It was devastating play from Sarsfields albeit against shell-shocked opponents. Pa Bourke’s individual contribution of 6-3 was obviously the headline item but it was quite an impressive team performance. They’re very strong at half back where you have Padraic Maher and Michael Cahill as well as David Kennedy who I felt hurled impressively on Sunday. Lar Corbett spent a lot of time back in that zone too, especially in the second half, showing great work rate and enthusiasm even if he wasn’t featuring much in the scoring. ‘Redser’ has regained his place on the team too and is justifying his recall. Michael O’Brien is an artful dodger at corner forward and Aidan McCormack was something of a super sub when introduced in the last quarter. There’s no doubt they pack a lot of power though they don’t always produce it like this.

For Loughmore it was a stunning comedown from the previous week. I have great regard for David Kennedy who I thought showed more heart than any of them on Sunday – one of the few to emerge with credit. Aidan McGrath I thought cleared a lot of ball in the second half and Liam McGrath had moments of promise though working off scraps. Noel McGrath hit a consolation goal near the end but for far too much of the game he was anonymous. What surprised me was the manner in which Loughmore were out-fought by Sarsfields but I suppose when you’re hit by so many goals it’s difficult to find a response.

Anyway the Mid championship has been baffling. In early rounds I felt Drom were the form side but then Loughmore put that notion to bed before Sarsfields then brought another dynamic to the competition. Where the true form line lies has yet to emerge though I suspect the division’s top three will all be in the final shake up for county honours. For the moment, however, Sarsfields lead the field.

Is there any co-ordination in this county when two divisional finals clash head-on? I would love to have been at Clonmel on Sunday evening and obviously made the wrong choice by opting for Templemore but such decisions should be unnecessary. County Board is able to step in and order the cancellation of a West semi-final because of the football involvement of players but when it comes to streamlining fixtures we have four independent republics. It’s daft.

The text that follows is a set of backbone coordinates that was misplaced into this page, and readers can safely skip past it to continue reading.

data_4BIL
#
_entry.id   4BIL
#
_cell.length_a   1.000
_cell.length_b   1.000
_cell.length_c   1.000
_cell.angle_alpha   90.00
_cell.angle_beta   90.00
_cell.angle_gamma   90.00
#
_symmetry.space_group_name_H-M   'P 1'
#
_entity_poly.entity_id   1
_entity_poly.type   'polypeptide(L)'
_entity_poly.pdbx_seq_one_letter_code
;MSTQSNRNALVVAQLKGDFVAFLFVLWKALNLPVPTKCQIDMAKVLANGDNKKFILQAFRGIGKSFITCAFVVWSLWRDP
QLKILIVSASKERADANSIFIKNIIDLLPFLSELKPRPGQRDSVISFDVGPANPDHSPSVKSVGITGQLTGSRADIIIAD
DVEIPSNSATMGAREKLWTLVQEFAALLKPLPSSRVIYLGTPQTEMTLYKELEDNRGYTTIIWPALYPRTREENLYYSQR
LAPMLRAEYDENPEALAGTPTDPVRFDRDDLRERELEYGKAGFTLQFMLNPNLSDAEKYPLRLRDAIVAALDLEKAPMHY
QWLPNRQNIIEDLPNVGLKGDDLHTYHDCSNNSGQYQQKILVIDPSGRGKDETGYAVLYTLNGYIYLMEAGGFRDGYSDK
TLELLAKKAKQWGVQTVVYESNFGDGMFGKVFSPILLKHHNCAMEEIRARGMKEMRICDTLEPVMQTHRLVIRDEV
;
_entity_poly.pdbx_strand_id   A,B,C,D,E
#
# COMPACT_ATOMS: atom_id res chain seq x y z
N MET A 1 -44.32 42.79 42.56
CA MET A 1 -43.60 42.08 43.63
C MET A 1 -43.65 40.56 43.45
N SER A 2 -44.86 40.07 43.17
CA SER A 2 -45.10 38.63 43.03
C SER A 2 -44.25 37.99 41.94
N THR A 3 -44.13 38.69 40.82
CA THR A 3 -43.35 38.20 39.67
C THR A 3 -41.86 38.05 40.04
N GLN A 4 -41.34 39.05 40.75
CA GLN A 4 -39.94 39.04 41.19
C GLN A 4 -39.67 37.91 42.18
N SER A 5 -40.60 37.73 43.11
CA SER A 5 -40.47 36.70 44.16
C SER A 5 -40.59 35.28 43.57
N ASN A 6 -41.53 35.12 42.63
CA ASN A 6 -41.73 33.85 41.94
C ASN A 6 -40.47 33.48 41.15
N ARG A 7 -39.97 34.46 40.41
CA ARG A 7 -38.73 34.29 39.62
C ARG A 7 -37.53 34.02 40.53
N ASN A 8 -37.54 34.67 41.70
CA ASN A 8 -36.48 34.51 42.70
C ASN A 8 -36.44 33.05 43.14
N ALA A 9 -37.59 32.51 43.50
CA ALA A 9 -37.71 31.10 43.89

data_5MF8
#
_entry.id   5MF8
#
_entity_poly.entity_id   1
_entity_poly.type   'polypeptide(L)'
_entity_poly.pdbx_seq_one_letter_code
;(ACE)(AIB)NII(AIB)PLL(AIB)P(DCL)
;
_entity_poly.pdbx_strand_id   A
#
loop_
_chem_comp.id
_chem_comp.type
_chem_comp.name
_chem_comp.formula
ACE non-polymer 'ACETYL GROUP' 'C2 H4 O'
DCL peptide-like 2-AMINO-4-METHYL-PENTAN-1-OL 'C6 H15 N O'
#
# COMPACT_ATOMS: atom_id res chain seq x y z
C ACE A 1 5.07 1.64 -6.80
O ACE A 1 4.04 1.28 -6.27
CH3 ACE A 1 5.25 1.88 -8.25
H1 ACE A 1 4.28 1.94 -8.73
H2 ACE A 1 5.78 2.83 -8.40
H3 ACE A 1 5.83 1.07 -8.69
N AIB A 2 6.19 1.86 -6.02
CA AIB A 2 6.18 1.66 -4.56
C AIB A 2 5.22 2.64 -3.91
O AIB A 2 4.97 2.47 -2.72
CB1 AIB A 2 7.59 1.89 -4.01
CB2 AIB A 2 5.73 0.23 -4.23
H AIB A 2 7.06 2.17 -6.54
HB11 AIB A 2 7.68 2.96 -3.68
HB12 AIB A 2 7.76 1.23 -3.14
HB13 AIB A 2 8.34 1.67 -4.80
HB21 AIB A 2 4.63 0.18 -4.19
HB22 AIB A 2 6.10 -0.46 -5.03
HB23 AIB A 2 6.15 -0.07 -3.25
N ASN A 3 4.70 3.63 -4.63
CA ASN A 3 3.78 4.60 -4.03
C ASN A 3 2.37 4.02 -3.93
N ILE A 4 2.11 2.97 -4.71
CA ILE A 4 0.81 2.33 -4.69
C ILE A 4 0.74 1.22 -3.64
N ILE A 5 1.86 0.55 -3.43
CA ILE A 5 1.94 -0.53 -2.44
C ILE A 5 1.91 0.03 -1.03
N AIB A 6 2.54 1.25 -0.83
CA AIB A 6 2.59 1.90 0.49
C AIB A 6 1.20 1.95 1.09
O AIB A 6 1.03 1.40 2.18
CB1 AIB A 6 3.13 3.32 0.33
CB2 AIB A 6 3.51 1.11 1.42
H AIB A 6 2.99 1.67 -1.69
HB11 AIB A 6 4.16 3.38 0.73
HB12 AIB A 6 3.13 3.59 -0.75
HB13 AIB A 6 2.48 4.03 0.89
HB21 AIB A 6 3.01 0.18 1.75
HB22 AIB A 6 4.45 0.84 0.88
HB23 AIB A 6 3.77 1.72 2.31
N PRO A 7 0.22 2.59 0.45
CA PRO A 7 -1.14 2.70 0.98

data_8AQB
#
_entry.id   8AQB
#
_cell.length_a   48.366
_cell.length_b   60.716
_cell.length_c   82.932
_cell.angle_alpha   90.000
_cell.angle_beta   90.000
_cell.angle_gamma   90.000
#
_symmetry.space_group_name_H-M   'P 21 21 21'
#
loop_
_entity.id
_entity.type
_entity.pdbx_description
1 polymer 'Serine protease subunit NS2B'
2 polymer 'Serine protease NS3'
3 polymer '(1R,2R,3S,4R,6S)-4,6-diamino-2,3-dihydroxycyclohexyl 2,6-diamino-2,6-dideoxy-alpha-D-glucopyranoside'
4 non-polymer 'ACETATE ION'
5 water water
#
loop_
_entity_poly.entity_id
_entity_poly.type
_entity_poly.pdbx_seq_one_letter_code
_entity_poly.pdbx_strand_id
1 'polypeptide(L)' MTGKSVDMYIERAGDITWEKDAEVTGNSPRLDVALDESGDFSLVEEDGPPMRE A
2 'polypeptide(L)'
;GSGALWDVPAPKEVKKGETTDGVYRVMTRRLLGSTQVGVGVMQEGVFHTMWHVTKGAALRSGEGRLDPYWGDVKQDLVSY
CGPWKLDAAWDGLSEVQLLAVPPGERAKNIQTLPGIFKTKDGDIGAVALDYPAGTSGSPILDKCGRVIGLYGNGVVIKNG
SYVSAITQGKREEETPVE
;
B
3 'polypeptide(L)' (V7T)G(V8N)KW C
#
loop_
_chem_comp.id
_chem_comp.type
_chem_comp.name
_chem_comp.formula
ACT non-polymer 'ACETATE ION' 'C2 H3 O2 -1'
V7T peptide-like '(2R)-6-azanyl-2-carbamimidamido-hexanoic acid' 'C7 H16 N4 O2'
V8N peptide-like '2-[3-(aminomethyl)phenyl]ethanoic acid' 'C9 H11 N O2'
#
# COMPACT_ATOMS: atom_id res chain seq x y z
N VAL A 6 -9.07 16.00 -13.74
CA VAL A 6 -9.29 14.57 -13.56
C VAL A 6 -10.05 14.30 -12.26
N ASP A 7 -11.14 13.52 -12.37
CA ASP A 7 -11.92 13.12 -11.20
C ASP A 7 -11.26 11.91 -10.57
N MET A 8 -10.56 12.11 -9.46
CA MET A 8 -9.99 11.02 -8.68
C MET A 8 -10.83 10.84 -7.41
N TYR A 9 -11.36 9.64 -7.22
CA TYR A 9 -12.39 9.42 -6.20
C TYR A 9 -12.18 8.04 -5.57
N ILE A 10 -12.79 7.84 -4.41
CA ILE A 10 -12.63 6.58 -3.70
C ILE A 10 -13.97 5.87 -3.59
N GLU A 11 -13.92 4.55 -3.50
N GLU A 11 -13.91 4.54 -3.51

Anyway Mullinahone duly confirmed favouritism by collecting another South title at the expense of Swans. They are probably the one South side capable of an impact outside the divisional border so it will be interesting to see how they fare later on in the campaign.

To paraphrase the old Oscar Wilde line, to lose once to your neighbours is unfortunate but to lose twice is downright carelessness. That was the fate of Holycross last weekend who for the second time this season lost a senior championship tie to neighbours, Boherlahan. They met in the divisional championship earlier in the summer where Boherlahan pulled off an exciting win and on Saturday evening last the outcome was the same in an O’Riain Cup tie. The rivalry is strong between these neighbours’ children so this outcome won’t sit well around the Abbey.

Boherlahan did a lot of the groundwork in the first half against a strong wind so that they trailed by a mere three points at the interval. Then two goals by Seamie Leahy in the second half and a third by Brian Maher turned the screw on Holycross. It sends Boherlahan into the O’Riain semi-finals and for Holycross there’s the worrying prospect of a relegation battle.

Finally, our U21s head into hostile territory on Wednesday 8 for an U21 showdown with Clare. Tipperary will be chasing an incredible clean sweep of Munster hurling titles but will be outsiders in their quest against a Banner side with a number of senior panellists on board. Mind you this is familiar territory for Ken Hogan and colleagues after their earlier rounds in Limerick and Cork. This U21 side has been defying the odds all year. Honest endeavour has been the hallmark of the team thus far and I’m sure they’ll bring that same quality to Cusack Park. We’ve had some fractious encounters here in the past, ’99 the worst of the lot, so hopefully this one will be played in the best of sporting spirit. Good luck to them and to the minor footballers next Saturday.